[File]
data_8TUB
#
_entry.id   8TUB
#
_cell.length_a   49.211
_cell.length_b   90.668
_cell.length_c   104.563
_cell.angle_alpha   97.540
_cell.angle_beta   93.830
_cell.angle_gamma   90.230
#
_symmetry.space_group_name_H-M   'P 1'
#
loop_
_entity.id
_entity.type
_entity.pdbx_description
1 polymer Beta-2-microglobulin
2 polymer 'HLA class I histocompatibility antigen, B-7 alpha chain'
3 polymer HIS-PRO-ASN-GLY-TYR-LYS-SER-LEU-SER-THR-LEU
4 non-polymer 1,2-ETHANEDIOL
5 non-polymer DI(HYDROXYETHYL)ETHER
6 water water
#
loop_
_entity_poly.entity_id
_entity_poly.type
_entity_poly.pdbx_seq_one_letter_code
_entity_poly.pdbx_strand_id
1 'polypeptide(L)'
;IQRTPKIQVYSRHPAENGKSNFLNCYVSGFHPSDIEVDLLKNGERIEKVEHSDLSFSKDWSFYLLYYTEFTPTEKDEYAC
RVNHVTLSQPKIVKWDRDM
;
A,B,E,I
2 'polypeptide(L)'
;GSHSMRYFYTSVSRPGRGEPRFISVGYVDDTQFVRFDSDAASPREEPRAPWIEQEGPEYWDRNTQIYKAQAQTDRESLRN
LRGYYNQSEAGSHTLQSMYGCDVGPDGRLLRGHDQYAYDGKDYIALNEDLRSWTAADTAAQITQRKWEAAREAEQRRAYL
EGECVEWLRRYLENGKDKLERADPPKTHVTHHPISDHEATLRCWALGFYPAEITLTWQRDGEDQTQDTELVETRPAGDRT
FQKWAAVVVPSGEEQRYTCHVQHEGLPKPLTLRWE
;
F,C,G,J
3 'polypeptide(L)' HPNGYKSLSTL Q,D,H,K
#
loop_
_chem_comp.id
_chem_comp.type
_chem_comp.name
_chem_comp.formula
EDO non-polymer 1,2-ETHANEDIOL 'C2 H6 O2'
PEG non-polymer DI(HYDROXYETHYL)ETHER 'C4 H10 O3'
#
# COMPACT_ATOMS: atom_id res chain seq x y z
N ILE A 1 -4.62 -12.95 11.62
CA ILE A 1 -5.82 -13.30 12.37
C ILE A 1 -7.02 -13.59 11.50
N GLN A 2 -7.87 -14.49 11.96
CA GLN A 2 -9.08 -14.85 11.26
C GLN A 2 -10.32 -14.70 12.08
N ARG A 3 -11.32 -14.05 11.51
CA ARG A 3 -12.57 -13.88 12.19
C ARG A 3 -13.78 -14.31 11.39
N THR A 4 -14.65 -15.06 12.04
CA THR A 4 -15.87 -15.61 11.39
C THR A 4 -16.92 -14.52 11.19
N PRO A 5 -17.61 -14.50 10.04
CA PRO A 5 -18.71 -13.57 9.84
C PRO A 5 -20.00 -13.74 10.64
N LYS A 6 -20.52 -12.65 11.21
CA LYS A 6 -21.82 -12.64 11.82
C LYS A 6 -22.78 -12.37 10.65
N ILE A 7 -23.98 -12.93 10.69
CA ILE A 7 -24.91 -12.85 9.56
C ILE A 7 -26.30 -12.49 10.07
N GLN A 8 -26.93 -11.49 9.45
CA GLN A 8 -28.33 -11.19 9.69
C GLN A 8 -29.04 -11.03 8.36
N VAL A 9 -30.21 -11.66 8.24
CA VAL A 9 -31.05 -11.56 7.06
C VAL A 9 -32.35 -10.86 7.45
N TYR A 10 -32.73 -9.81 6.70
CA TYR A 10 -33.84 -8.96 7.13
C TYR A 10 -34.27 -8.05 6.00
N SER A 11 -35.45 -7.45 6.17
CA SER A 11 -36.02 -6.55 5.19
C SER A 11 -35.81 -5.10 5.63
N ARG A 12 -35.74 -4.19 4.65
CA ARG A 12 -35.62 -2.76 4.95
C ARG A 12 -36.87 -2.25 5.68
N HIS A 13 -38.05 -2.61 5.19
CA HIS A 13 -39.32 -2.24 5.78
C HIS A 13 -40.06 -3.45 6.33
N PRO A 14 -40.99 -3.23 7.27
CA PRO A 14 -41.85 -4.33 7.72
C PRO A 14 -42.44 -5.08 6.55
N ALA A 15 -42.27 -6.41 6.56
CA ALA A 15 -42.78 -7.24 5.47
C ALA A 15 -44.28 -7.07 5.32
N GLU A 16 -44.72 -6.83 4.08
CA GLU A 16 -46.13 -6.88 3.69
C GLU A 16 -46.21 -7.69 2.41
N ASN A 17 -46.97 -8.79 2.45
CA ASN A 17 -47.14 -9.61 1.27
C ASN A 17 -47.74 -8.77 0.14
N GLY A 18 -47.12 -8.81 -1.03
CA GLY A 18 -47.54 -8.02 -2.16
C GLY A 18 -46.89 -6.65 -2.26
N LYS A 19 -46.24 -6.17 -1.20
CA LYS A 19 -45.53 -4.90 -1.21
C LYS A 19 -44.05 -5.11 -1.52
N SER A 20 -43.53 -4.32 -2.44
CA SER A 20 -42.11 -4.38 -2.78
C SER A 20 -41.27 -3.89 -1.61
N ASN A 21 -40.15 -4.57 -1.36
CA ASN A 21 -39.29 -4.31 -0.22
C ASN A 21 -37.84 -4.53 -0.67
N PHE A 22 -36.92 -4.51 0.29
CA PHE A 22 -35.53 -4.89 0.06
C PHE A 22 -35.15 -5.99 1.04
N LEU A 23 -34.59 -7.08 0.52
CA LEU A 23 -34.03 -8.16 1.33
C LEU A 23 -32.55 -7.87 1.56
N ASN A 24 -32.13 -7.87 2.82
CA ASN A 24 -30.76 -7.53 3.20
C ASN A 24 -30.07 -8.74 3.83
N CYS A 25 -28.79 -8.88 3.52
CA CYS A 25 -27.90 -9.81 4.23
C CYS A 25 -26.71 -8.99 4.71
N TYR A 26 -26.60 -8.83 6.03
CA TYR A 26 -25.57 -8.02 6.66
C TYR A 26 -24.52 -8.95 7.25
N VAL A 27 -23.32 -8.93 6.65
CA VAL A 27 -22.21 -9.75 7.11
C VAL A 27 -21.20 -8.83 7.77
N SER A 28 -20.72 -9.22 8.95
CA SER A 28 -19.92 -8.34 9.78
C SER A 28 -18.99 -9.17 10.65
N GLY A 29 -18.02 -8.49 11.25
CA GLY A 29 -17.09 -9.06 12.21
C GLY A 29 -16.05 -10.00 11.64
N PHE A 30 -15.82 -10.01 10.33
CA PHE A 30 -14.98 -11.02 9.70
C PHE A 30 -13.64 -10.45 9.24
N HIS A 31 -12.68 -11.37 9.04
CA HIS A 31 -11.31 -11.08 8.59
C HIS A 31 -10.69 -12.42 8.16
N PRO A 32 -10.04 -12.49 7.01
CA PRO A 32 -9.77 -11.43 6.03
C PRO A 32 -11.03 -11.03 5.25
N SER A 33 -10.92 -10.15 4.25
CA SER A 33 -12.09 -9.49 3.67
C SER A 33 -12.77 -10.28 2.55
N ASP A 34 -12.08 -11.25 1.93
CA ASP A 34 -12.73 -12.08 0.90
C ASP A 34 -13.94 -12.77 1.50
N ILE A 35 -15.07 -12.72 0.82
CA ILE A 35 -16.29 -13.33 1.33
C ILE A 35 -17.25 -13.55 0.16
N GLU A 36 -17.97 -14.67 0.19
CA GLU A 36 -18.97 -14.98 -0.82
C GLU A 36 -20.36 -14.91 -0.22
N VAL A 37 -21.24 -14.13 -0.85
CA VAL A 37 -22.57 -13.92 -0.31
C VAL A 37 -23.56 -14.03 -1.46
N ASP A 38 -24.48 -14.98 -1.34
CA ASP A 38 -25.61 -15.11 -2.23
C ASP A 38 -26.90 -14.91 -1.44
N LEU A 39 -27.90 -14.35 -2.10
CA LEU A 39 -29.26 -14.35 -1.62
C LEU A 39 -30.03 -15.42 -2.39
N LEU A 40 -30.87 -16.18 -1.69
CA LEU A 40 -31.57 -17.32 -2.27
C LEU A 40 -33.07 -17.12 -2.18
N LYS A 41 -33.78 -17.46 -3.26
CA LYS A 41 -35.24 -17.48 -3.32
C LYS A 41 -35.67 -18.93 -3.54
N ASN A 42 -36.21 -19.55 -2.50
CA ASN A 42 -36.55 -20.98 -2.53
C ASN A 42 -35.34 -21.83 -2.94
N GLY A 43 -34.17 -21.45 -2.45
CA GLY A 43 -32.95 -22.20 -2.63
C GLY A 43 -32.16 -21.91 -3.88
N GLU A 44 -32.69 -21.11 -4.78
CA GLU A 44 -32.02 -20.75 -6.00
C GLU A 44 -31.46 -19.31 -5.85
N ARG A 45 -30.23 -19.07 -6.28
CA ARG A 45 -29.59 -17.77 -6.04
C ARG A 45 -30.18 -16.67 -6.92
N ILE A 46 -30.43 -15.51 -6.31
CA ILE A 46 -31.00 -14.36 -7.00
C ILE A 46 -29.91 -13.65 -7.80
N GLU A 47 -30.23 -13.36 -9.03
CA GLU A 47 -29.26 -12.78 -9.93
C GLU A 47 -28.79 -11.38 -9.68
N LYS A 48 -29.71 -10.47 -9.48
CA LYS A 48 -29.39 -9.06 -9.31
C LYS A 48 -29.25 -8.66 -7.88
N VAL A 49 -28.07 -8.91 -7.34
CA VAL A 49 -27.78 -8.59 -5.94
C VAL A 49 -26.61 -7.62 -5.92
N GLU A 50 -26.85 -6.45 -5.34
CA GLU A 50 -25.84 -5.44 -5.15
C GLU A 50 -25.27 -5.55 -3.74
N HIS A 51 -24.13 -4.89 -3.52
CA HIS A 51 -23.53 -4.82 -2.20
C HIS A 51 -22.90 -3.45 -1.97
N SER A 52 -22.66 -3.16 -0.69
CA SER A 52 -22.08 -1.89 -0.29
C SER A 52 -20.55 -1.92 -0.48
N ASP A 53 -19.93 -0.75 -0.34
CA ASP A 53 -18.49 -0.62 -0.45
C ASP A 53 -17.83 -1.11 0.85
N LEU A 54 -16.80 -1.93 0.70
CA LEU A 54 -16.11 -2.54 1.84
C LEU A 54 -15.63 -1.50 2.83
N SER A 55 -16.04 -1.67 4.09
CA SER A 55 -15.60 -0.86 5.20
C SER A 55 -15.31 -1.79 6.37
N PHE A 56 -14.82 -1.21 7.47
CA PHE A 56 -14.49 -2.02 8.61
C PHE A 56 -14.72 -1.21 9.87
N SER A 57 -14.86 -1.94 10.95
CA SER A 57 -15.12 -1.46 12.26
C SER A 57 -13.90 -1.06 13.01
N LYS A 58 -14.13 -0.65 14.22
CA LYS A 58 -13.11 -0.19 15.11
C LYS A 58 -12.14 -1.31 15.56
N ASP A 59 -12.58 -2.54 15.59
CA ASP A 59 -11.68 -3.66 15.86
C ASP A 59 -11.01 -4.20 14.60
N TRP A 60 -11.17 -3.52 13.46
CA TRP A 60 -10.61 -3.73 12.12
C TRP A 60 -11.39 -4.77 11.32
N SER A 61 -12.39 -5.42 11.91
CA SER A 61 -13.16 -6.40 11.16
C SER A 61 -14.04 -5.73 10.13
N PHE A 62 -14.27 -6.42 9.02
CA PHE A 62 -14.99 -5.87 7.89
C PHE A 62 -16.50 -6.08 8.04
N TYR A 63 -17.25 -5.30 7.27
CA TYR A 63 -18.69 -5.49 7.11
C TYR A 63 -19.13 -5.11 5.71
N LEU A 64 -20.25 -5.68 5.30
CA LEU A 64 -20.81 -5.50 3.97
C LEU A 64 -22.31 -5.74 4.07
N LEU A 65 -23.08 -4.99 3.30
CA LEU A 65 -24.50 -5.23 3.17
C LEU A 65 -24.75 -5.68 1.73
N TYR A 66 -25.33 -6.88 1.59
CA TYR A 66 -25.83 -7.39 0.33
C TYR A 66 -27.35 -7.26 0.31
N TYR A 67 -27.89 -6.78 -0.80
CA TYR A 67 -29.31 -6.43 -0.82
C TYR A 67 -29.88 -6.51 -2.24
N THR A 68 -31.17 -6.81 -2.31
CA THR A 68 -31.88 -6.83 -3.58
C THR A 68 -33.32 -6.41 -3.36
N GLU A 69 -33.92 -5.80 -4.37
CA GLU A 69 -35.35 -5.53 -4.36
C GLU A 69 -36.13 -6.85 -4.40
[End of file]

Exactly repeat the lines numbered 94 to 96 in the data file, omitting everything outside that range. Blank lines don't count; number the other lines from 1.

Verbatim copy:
C PRO A 14 -42.44 -5.08 6.55
N ALA A 15 -42.27 -6.41 6.56
CA ALA A 15 -42.78 -7.24 5.47